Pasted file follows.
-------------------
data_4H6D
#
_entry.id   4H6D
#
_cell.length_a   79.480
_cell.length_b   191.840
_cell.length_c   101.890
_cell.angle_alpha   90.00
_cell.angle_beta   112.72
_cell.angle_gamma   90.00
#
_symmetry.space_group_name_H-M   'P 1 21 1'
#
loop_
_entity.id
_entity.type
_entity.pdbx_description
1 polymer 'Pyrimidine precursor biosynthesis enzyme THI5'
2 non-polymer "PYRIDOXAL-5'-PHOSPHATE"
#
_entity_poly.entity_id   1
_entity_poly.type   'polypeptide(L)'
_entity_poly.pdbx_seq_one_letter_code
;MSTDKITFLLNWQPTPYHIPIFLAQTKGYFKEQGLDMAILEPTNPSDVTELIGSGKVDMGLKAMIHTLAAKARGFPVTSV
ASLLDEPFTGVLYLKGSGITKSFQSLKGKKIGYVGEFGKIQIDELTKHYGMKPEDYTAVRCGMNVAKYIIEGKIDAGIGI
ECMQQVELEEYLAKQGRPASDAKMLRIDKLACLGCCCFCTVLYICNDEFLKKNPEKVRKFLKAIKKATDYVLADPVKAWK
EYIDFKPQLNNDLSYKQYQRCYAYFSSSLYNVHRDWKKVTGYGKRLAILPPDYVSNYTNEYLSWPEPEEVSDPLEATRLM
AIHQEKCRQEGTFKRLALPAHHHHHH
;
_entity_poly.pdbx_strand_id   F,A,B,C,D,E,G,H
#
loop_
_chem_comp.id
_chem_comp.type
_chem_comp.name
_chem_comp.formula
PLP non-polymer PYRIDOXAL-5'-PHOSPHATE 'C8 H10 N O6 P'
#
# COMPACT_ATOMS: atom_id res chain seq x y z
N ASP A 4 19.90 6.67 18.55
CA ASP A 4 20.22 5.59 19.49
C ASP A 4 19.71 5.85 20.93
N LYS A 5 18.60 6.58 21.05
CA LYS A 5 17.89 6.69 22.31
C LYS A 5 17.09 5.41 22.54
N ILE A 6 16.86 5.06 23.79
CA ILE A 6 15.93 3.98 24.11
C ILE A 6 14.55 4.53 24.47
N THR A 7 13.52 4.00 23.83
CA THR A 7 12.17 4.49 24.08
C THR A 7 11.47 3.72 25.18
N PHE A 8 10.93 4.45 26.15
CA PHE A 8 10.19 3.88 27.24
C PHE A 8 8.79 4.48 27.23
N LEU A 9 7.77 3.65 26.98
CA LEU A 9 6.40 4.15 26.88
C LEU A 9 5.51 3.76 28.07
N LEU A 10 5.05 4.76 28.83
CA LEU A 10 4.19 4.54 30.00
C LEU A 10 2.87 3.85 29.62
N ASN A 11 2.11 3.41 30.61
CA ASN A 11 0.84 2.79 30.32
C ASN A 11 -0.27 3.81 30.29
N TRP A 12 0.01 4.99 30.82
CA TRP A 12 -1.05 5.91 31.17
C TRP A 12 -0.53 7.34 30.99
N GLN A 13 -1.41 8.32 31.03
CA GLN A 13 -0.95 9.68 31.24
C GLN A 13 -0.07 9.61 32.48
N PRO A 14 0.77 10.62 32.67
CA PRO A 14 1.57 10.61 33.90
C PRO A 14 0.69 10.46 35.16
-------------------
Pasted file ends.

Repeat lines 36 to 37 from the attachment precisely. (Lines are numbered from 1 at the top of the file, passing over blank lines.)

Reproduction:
_chem_comp.formula
PLP non-polymer PYRIDOXAL-5'-PHOSPHATE 'C8 H10 N O6 P'